She was a standby, a friend always to be counted on.

About a year ago Rose was diagnosed with cancer. Our phone conversations became more frequent. We'd talk about anything, everything. I asked if she had done everything she had wanted to with her life. She said yes, but confided that she thought about the two proposals of marriage she'd had and rejected. How different life might have been. Whether it was a news item--like the birth of the 16 pound baby!--or hashing over the changes soon to come in the Catholic liturgy, we just enjoyed our time together.
     So, after the Saturday phone call, I planned to call again on Tuesday. When I did, her cousin answered. "May I speak to Rose?" There was a pause and then, "Didn't you get the email? Rose passed away last evening."
     Even when it's expected, death still comes as a surprise. I would dearly have wanted to talk with her one more time. But I wouldn't have had her linger a moment longer.  Peace be with your spirit, Rose.

Friday, July 15, 2011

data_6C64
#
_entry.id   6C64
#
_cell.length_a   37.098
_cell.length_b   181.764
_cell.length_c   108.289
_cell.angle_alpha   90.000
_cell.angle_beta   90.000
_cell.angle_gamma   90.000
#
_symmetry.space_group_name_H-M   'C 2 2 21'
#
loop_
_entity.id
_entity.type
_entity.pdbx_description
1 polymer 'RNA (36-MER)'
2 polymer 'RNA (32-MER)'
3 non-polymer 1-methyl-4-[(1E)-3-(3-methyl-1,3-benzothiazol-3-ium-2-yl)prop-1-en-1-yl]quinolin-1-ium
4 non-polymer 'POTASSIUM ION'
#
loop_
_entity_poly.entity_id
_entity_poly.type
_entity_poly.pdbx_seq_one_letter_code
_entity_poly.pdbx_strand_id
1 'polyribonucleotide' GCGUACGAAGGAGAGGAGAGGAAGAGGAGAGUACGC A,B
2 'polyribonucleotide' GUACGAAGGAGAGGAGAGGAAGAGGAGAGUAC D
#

Prodding the pryking

There are a couple more things to prod about the pryking. A "tradition" sees Thopas, only as a peculiar fellow who gallops about the countryside and wears himself out with spurring his horse. Double entendre is not acknowledged. If it were, Thopas would rival the Miller's Tale--not in provoking belly laughs, but certainly in bawdy content.
     The single-level interpretation is solidly ingrained. A little story will demonstrate how solidly. I once had the opportunity at a Chaucer conference to ask a group of academics about a possible double meaning. Forty or more professors and grad students filled the room. I suddenly realize what a golden opportunity I had. Raising my hand, I inquired, if the dominant activity in the Tale of Thopas was pricking, then why is the story not considered risqué? The room was silent. Several seconds passed before an older man at the back volunteered, "I don't believe pricking had a sexual connotation at that time." No more was forthcoming. Another topic was taken up.